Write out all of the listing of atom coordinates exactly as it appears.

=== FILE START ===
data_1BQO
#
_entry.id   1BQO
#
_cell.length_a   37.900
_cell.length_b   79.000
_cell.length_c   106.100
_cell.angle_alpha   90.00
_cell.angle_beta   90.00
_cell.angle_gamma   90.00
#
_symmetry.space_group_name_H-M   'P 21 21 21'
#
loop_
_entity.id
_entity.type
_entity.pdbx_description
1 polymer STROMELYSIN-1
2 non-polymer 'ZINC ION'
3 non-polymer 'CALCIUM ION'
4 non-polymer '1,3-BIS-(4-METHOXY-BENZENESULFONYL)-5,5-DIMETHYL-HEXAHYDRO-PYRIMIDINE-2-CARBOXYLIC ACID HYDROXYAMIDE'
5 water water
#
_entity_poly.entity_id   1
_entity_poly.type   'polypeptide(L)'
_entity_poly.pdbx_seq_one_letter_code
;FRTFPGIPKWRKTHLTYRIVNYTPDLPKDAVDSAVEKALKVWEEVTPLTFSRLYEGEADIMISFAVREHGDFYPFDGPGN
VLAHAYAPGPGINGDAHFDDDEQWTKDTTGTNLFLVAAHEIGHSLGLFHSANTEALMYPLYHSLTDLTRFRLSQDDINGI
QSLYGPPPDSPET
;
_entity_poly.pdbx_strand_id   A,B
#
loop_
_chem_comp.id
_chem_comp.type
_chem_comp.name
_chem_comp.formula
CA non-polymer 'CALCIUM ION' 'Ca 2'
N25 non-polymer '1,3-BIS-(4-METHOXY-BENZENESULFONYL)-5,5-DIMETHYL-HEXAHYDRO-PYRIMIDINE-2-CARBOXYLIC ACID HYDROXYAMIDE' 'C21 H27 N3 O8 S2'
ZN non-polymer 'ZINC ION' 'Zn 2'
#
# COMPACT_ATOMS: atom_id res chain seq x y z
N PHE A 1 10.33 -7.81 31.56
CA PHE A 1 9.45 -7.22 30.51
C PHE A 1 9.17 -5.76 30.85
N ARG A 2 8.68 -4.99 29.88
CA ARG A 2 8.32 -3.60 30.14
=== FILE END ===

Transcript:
data_1BQO
#
_entry.id   1BQO
#
_cell.length_a   37.900
_cell.length_b   79.000
_cell.length_c   106.100
_cell.angle_alpha   90.00
_cell.angle_beta   90.00
_cell.angle_gamma   90.00
#
_symmetry.space_group_name_H-M   'P 21 21 21'
#
loop_
_entity.id
_entity.type
_entity.pdbx_description
1 polymer STROMELYSIN-1
2 non-polymer 'ZINC ION'
3 non-polymer 'CALCIUM ION'
4 non-polymer '1,3-BIS-(4-METHOXY-BENZENESULFONYL)-5,5-DIMETHYL-HEXAHYDRO-PYRIMIDINE-2-CARBOXYLIC ACID HYDROXYAMIDE'
5 water water
#
_entity_poly.entity_id   1
_entity_poly.type   'polypeptide(L)'
_entity_poly.pdbx_seq_one_letter_code
;FRTFPGIPKWRKTHLTYRIVNYTPDLPKDAVDSAVEKALKVWEEVTPLTFSRLYEGEADIMISFAVREHGDFYPFDGPGN
VLAHAYAPGPGINGDAHFDDDEQWTKDTTGTNLFLVAAHEIGHSLGLFHSANTEALMYPLYHSLTDLTRFRLSQDDINGI
QSLYGPPPDSPET
;
_entity_poly.pdbx_strand_id   A,B
#
loop_
_chem_comp.id
_chem_comp.type
_chem_comp.name
_chem_comp.formula
CA non-polymer 'CALCIUM ION' 'Ca 2'
N25 non-polymer '1,3-BIS-(4-METHOXY-BENZENESULFONYL)-5,5-DIMETHYL-HEXAHYDRO-PYRIMIDINE-2-CARBOXYLIC ACID HYDROXYAMIDE' 'C21 H27 N3 O8 S2'
ZN non-polymer 'ZINC ION' 'Zn 2'
#
# COMPACT_ATOMS: atom_id res chain seq x y z
N PHE A 1 10.33 -7.81 31.56
CA PHE A 1 9.45 -7.22 30.51
C PHE A 1 9.17 -5.76 30.85
N ARG A 2 8.68 -4.99 29.88
CA ARG A 2 8.32 -3.60 30.14